When Sunday Trust went round Kwatarkwashi to sample  opinion, nobody seem to be interested in talking about the alleged state government’s plan to develop the rock into a tourist centre. They, however, expressed hope that one day, government may come and develop the rock for them.

The Secretary of the Emirate Council, Alhaji Mohammed Abdullahi, acting on the approval of the Emir, told these reporters that the people of Kwatarkwashi migrated from Katsina in the present day Katsina State. He said while in Katsina, their great grandparents were holding the position of ‘Kauran Katsina,’ meaning Katsina warriors. Alhaji Mohammed who could not say when exactly the people left Katsina and why they had to leave, however, said they first settled at Kofi in the present day Zamfara State. He said after settling in Kofi for over 500 years, they moved towards Gusau and settled at Unguwa which is under Kwatarkwashi Emirate.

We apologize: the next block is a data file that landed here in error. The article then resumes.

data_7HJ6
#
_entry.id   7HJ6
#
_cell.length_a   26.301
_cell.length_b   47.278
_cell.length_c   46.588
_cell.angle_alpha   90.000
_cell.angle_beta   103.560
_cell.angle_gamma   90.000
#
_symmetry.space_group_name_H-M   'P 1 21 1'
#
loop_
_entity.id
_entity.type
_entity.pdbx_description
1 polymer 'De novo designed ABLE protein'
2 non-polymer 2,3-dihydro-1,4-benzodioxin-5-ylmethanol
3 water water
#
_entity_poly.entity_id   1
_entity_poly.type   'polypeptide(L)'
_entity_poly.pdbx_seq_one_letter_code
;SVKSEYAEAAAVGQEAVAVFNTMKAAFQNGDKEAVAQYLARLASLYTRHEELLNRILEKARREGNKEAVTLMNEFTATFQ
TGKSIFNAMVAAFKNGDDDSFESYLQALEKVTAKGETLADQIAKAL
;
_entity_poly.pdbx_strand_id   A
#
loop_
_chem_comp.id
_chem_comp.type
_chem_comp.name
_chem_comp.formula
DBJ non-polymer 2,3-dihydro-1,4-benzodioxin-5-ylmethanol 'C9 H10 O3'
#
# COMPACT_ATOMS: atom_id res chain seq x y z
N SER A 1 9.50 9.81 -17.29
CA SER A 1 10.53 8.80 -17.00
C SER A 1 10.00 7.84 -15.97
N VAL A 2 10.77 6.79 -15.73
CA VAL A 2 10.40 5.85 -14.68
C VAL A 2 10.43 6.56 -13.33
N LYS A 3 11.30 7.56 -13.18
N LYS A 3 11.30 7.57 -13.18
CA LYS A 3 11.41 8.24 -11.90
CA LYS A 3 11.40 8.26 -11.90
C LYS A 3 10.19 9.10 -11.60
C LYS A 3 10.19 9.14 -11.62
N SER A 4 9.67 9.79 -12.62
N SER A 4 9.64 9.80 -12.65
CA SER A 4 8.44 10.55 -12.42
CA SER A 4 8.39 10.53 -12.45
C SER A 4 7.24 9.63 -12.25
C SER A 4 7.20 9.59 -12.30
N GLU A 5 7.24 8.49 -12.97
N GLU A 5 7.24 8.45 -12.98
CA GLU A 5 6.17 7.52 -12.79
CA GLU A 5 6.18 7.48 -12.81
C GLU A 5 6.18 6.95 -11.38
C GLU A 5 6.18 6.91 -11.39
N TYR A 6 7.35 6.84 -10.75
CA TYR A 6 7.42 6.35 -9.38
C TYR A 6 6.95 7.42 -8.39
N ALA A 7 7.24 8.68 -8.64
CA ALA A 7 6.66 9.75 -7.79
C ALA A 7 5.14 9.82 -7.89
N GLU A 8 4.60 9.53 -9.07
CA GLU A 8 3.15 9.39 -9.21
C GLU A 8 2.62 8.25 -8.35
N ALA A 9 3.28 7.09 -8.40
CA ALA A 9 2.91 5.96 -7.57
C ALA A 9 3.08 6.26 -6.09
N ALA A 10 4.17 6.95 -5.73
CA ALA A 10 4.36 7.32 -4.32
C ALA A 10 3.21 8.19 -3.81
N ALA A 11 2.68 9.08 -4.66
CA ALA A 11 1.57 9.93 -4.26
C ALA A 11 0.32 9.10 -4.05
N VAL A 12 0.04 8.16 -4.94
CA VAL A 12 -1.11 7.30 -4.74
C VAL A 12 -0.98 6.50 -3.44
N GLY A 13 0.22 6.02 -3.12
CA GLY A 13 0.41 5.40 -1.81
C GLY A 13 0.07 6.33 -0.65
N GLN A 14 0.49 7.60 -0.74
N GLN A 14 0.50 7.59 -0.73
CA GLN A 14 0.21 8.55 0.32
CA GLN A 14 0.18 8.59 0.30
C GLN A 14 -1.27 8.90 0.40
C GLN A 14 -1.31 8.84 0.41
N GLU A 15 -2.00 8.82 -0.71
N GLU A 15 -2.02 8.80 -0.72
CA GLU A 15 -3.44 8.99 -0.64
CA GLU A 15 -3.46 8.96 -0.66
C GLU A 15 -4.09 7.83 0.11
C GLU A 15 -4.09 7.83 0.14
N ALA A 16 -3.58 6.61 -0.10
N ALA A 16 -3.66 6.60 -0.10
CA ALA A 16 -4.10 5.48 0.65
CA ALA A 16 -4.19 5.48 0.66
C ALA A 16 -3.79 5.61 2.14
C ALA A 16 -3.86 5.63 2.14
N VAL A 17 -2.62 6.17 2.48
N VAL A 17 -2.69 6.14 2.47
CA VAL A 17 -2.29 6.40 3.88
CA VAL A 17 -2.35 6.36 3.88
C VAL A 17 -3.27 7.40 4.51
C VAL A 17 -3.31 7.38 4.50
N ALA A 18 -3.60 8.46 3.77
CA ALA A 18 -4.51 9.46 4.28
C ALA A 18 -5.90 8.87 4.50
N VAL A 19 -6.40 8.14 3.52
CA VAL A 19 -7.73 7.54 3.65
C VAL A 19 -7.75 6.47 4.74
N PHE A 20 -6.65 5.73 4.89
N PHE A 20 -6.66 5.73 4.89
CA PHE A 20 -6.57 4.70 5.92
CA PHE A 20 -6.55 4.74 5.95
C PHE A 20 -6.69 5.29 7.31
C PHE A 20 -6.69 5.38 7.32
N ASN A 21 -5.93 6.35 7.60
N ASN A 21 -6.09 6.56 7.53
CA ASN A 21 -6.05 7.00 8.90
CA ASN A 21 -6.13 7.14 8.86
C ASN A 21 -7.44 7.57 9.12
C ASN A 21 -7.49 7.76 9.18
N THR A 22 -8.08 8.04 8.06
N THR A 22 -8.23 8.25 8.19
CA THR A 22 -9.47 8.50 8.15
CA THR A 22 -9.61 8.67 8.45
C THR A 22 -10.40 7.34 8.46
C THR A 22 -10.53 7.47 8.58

“From Unguwa, they migrated to Dungai and remained there again for over 500 years. It was from Dungai that our people migrated to the present day Kwatarkwashi over 500 years ago. I was born in 1965. Yes, like most other tribes and communities in the north, our people were previously pagans and were worshiping idols. Our people were warriors, hunters and farmers. Our choice of the present settlement (Kwatarkwashi) was because of the rock. There are some caves in this rock you are seeing that several people can hide inside.

“The biggest cave can contain one thousand people conveniently. In those days, when a war becomes too serious, we ran into the caves and hide. We also had our seasonal rituals that we carried out in those caves. That is why you see the palace at the foot of the rock. But all these things stopped with the coming of Islam. The entire Kwatarkwashi are now Muslims and you know Islam does not accept the practice of all such things,” he said.